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Niacin Vs. NMN: Battle For Best Anti-Aging Supplement

Niacin Vs. NMN: Battle For Best Anti-Aging Supplement

Have you ever heard of niacin and NMN (nicotinamide adenine dinucleotide)?

These compounds are precursors NAD (nicotinamide adenine dinucleotide), a coenzyme required in nearly all cell metabolism processes. NAD is an important compound because lower levels of NAD have been proposed to promote aging and degenerative diseases.

Researchers believe that by supplementing NAD levels with niacin or NMN, it's possible to raise NAD levels to support a healthier aging process and, potentially, slow down degenerative diseases.

Today, we're putting these two compounds (niacin vs. NMN) together head-to-head to see how they compare and which one comes out on top.

Key Takeaways: Niacin Vs. NMN

  • Niacin and NMN are precursors to NAD and play an important role in cellular processes.

  • Niacin must be converted into NAD through a multi-step process, while NMN can be directly converted into NAD.

  • Both niacin and NMN can be effective in supporting cellular health and vitality, but they differ in their mechanism of action, efficacy and potency, cost and availability, long-term effects, and potential side effects.

  • There is a lack of direct comparison studies between NMN and niacin examining their respective impacts on lifespan in humans, but some preclinical studies suggest that both compounds may have beneficial effects on aging-related processes.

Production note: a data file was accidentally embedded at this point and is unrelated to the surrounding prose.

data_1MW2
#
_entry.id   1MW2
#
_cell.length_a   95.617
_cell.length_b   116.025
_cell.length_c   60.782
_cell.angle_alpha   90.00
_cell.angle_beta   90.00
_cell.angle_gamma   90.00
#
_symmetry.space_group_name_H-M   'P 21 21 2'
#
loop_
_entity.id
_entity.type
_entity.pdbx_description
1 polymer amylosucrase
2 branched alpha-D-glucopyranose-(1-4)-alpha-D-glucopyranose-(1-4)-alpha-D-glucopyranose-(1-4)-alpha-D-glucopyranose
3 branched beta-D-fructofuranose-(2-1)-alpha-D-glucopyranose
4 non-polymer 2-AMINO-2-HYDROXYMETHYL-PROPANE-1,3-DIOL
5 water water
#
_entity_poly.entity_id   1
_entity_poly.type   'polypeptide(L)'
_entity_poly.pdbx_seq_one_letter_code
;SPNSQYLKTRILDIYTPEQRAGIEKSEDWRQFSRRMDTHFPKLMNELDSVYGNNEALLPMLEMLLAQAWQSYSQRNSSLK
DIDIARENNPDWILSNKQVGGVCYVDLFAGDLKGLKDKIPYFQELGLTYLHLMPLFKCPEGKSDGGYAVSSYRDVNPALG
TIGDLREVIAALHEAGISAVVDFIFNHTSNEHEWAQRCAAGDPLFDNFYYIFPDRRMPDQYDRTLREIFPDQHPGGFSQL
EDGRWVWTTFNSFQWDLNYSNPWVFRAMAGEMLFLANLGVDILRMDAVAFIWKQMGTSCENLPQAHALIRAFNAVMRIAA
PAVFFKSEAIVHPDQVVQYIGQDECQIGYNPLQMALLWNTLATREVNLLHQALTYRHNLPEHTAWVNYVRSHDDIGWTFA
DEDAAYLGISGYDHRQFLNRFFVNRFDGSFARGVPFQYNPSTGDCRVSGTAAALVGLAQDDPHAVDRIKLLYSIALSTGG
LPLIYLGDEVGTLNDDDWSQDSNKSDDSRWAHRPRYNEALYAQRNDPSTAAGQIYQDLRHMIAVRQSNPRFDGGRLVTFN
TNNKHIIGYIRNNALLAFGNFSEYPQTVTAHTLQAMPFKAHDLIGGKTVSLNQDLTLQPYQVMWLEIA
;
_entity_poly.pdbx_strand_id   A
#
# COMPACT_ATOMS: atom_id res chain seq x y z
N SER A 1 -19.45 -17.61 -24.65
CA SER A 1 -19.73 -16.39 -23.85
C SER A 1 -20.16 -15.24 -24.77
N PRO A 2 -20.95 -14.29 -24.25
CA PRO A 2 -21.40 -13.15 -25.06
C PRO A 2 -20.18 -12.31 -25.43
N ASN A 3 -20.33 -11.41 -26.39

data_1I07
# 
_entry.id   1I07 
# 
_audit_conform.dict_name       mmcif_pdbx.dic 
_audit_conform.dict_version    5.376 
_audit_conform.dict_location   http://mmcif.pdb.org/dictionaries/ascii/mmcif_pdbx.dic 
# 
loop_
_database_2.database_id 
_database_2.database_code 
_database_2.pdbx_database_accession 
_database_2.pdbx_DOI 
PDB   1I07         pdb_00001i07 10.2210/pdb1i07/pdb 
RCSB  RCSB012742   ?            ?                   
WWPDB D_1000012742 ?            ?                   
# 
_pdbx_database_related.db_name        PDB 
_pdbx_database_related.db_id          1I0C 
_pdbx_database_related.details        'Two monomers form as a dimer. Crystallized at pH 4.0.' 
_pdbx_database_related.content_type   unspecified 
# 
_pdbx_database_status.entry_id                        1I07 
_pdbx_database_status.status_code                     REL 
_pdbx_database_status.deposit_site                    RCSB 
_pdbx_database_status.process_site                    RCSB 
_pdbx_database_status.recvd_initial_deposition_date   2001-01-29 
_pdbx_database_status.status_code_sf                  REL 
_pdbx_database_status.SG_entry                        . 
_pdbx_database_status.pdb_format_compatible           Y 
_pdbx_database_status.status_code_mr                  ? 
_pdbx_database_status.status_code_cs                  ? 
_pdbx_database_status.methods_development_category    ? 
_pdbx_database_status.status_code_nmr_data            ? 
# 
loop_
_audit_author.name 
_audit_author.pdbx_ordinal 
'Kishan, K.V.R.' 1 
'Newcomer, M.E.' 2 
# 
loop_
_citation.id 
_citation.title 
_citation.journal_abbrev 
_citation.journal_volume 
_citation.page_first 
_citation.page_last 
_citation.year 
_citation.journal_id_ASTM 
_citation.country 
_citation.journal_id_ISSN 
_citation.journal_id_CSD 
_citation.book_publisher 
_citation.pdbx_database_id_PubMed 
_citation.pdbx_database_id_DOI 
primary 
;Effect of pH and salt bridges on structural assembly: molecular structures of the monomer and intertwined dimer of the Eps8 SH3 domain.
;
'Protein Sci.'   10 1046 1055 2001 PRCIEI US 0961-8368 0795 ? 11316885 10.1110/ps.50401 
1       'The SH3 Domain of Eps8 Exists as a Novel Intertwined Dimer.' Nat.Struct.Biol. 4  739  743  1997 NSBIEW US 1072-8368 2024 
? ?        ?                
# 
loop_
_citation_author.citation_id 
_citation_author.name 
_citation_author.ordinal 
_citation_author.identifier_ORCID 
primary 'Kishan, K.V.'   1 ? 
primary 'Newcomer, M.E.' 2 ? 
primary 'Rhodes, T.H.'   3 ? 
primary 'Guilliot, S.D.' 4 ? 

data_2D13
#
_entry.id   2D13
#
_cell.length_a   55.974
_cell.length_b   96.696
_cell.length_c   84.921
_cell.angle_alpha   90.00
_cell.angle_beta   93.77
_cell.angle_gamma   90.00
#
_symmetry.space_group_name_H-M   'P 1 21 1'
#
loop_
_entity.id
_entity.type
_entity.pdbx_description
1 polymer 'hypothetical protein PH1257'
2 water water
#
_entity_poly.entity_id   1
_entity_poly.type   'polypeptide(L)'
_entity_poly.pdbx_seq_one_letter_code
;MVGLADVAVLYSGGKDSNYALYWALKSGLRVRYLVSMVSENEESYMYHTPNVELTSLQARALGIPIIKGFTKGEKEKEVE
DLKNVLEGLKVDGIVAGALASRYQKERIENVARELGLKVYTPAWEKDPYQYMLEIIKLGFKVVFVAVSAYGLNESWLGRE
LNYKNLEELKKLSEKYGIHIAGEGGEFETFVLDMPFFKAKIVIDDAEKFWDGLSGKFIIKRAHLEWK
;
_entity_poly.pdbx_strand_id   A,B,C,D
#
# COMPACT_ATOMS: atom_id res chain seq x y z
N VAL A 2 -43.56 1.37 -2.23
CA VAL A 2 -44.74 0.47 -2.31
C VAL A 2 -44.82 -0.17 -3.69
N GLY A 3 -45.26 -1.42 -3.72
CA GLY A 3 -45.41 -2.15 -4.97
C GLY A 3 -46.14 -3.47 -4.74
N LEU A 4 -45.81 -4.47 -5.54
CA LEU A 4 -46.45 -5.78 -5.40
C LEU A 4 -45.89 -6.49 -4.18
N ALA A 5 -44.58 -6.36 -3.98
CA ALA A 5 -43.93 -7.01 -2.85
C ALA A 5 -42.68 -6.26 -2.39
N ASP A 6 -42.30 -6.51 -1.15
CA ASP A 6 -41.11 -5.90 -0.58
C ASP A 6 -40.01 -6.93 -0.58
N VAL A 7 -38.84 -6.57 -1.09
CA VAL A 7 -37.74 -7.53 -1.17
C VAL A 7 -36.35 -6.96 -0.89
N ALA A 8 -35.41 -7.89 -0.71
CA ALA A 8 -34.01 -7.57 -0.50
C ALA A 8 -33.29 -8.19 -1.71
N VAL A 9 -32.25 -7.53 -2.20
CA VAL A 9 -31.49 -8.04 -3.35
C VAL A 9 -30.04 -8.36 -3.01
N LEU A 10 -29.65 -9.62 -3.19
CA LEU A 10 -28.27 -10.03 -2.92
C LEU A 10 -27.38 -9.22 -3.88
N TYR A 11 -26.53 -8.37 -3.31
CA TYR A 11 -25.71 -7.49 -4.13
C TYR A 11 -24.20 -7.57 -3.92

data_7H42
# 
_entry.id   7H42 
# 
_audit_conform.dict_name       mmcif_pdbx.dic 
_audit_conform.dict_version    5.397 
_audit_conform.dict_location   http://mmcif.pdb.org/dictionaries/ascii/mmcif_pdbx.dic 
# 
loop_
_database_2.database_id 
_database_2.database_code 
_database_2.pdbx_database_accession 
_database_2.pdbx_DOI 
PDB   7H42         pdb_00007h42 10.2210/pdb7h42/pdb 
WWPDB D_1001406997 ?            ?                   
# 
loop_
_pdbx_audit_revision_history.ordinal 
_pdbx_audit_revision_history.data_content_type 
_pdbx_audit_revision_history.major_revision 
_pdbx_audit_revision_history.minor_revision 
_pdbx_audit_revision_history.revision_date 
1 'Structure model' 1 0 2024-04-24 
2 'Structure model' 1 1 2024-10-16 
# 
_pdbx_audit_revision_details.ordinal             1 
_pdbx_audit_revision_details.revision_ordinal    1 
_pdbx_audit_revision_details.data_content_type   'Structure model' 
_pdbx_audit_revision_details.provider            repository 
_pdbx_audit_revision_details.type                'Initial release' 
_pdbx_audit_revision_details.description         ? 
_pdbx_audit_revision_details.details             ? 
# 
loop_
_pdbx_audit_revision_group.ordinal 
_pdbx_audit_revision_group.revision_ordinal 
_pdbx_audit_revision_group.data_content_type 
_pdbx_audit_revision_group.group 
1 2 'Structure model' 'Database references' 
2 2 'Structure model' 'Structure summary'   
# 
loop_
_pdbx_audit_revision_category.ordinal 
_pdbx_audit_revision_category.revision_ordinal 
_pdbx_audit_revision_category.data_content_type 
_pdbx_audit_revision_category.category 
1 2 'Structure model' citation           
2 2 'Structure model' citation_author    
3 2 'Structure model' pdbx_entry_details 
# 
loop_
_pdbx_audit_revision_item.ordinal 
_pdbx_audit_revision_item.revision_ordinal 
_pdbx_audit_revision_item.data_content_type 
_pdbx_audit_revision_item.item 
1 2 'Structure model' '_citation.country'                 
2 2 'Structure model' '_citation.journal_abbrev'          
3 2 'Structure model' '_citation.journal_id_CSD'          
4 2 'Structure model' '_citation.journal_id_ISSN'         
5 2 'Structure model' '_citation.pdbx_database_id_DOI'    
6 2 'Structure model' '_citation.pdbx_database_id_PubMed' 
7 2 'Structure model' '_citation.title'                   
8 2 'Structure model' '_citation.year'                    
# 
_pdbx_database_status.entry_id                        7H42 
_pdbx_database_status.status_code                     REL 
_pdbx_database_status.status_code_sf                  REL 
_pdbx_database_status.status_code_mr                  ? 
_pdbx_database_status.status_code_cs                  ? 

What Is Niacin?

What is Niacin? Molecular Structure

The terms vitamin B3, nicotinic acid, and niacin are used interchangeably. And it's involved in our metabolic processes, maintaining healthy skin, nerves, and digestion.

The derivatives of nicotinic acid include niacinamide (also called nicotinamide), nicotinamide riboside (NR), and nicotinamide mononucleotide (NMN).

Niacin is a main precursor to NAD+, a substance necessary for cellular energy production. Niacin can be obtained from foods we eat but can also be synthesized from the amino acid tryptophan.

As a supplement, B3 has been successfully used for decades to support heart health and lower cholesterol [1]. More recently, B3 is receiving more attention as the secret to the fountain of youth, thanks to its relationship with NAD metabolism [2].

Niacin therapy has been shown to increase NAD levels through a pathway called Preiss Handler.

Before we get to comparing niacin vs. NMN for increasing NAD, it's helpful to take a closer look at both compounds and what they do in the body.

Nicotinic Acid: Where It Comes From

We can find niacin (nicotinic acid) in a variety of food sources, such as meat, fish, whole grains, legumes, nuts, and leafy greens.

Niacin supplementation is another way to get boosted doses of vitamin B3, and it's often used to support plant-based lifestyles to ensure they're meeting adequate niacin requirements.

It's sometimes also used to treat high cholesterol, maintain the skin barrier function, and boost overall energy levels [3, 4].